Magic Ad Archive

Posted in Feature on March 3, 2008

By magicthegathering.com Staff

We've featured recent Magic advertising materials here on magicthegathering.com a number of times, including both video and images. But Magic also had some memorable advertising prior to the existence of the site that we've never featured systematically, much of which hasn't even been available online... until now. These fun ads from Magic's past are available here and uploaded to YouTube for your viewing (and linking) pleasure. Enjoy!

To accompany the release of Portal in 1997, Wizards produced a series of "lifestyle" ads representing Magic as—well, as exactly what it is: a unique and exciting mental competition. Note that because these two ads were intended to drive potential new players toward the new starter-level Magic product, all of the cards and packaging featured in them comes from Portal.

In 1998 came a new series of ads that was less concerned with broad appeal than with making Magic look like fun, particularly for established gamers. It was our ad agency at the time that suggested framing these ads as "behind the scenes" looks at an over-the-top, fantasy version of Magic R&D. The ad agency had free reign to select the cards that would be featured in the ads based on their visual appeal, but they did choose cards—such as Rhox, Orgg, and Kezzerdrix—that have at least niche popularity with established Magic players. Once again, these ads feature the current Magic starter product at the time they were made—in this case, Portal Second Age.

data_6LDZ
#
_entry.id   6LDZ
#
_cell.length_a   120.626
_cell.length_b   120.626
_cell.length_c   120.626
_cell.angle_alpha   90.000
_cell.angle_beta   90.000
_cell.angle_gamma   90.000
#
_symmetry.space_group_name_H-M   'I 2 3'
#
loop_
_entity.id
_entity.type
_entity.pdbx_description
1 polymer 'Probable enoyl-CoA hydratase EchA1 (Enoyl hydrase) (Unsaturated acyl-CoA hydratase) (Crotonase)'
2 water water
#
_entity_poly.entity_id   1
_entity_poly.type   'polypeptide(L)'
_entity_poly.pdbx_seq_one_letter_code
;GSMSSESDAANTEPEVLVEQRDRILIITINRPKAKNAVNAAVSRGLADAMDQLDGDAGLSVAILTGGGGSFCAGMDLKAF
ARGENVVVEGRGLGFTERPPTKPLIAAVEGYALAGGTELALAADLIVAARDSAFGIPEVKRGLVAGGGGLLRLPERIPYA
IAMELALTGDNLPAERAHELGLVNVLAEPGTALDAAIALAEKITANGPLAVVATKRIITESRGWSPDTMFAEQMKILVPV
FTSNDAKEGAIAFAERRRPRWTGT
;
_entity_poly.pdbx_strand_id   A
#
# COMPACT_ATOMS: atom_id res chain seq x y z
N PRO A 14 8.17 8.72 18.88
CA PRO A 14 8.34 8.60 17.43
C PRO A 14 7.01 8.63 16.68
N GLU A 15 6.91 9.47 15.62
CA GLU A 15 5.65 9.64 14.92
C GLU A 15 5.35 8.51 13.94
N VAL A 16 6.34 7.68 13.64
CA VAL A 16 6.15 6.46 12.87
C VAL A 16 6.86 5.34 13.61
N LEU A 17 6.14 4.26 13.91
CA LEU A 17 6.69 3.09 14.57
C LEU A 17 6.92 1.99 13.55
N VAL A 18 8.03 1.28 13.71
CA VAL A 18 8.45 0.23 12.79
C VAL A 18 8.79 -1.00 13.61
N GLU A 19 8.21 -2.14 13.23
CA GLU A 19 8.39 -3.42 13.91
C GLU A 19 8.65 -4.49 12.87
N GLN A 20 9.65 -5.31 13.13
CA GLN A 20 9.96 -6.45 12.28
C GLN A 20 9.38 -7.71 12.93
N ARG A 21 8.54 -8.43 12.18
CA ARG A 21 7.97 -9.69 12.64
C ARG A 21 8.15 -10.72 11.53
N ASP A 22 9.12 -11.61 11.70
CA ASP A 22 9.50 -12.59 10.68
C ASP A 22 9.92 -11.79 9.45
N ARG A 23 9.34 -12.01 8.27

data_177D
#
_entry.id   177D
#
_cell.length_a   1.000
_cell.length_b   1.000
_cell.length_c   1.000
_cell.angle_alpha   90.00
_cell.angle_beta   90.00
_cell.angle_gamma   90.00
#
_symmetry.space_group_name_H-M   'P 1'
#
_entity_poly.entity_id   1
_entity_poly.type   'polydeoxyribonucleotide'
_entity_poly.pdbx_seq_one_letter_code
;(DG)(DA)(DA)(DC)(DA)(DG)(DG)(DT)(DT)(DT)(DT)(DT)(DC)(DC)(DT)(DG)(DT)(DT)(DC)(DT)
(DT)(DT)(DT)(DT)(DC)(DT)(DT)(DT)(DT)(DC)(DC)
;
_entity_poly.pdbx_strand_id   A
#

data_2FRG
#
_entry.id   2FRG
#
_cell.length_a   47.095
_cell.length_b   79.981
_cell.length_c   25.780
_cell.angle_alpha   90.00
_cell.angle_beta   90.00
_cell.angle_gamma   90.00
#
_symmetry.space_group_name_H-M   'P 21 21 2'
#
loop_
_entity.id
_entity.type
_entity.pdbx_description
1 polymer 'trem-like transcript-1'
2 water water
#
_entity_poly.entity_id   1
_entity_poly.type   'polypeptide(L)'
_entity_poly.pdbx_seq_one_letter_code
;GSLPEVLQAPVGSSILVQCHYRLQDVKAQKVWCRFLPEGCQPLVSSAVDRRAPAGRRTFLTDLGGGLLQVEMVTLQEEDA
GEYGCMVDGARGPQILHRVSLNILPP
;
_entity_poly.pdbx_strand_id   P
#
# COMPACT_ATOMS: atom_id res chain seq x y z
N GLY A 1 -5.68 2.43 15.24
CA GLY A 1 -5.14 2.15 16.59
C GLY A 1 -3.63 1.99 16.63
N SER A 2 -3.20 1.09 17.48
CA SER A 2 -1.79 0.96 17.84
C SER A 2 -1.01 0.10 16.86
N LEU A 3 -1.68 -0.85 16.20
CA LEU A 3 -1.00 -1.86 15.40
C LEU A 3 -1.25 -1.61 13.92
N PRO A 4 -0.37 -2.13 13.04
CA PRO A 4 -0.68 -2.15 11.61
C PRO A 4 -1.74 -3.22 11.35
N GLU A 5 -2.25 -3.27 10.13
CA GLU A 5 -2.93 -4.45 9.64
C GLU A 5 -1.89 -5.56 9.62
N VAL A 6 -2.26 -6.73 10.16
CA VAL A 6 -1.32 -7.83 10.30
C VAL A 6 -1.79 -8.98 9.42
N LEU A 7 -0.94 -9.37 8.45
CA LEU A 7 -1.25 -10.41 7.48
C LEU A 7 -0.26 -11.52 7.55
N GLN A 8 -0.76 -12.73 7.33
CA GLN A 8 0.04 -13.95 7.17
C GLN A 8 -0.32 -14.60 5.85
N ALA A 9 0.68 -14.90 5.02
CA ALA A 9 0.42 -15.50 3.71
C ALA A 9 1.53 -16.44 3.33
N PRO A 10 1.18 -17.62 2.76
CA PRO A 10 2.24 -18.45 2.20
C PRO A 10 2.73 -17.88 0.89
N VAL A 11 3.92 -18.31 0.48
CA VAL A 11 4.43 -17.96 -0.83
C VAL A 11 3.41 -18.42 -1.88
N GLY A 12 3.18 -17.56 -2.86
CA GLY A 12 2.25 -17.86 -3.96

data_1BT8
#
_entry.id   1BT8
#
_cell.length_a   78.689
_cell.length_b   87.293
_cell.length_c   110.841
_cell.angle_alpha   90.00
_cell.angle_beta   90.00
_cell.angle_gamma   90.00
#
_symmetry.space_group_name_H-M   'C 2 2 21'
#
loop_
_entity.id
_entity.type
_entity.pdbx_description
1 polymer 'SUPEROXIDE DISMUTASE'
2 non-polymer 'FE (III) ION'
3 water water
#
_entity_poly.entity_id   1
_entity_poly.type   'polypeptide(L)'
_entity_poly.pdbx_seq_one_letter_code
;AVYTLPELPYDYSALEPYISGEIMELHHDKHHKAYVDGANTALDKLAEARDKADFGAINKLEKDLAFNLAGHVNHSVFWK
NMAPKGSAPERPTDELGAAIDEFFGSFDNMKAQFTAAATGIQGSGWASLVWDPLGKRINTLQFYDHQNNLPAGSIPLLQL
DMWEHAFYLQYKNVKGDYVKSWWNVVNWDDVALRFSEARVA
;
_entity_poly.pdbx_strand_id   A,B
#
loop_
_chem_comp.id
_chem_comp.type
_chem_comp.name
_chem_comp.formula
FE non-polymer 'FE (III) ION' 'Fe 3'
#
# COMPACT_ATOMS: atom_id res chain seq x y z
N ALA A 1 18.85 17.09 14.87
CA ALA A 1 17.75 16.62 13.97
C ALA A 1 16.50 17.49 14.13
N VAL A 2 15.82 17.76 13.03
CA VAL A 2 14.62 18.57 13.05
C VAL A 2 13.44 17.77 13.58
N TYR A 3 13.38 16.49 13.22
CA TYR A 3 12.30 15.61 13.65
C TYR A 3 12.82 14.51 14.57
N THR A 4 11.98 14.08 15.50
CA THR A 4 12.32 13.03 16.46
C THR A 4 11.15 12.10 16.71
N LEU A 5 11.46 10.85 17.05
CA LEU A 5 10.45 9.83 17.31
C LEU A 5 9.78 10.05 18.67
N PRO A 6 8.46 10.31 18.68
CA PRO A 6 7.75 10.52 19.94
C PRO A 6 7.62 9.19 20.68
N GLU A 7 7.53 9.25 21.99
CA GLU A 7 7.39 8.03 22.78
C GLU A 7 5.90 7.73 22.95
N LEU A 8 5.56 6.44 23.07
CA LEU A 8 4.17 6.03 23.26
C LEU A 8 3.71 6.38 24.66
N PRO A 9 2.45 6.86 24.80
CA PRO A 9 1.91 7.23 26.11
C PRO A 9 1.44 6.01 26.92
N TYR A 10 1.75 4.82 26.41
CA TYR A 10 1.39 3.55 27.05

Fun fact: In the "Bob from Accounting" ad—previously featured here as a slightly less convenient 6.7 MB zipped file—the player on the right in the test game is played by Brian Selden, the 1998 Magic World Champion.

Several of these ads were quite popular among Magic players at the time, and two of the characters were enduring enough to warrant their own cards in the never-completed Unglued 2. By the time Unhinged was released, it had been so long since these ads aired that the jokes no longer seemed timely enough, and the cards were shelved. Art, however, had already been commissioned, serving as a sort of monument to these iconic (and, in the case of Poodle Boy, downright creepy) characters:

Bob from Accounting art by Heather Hudson

Poodle Boy art by Daniel Gelon

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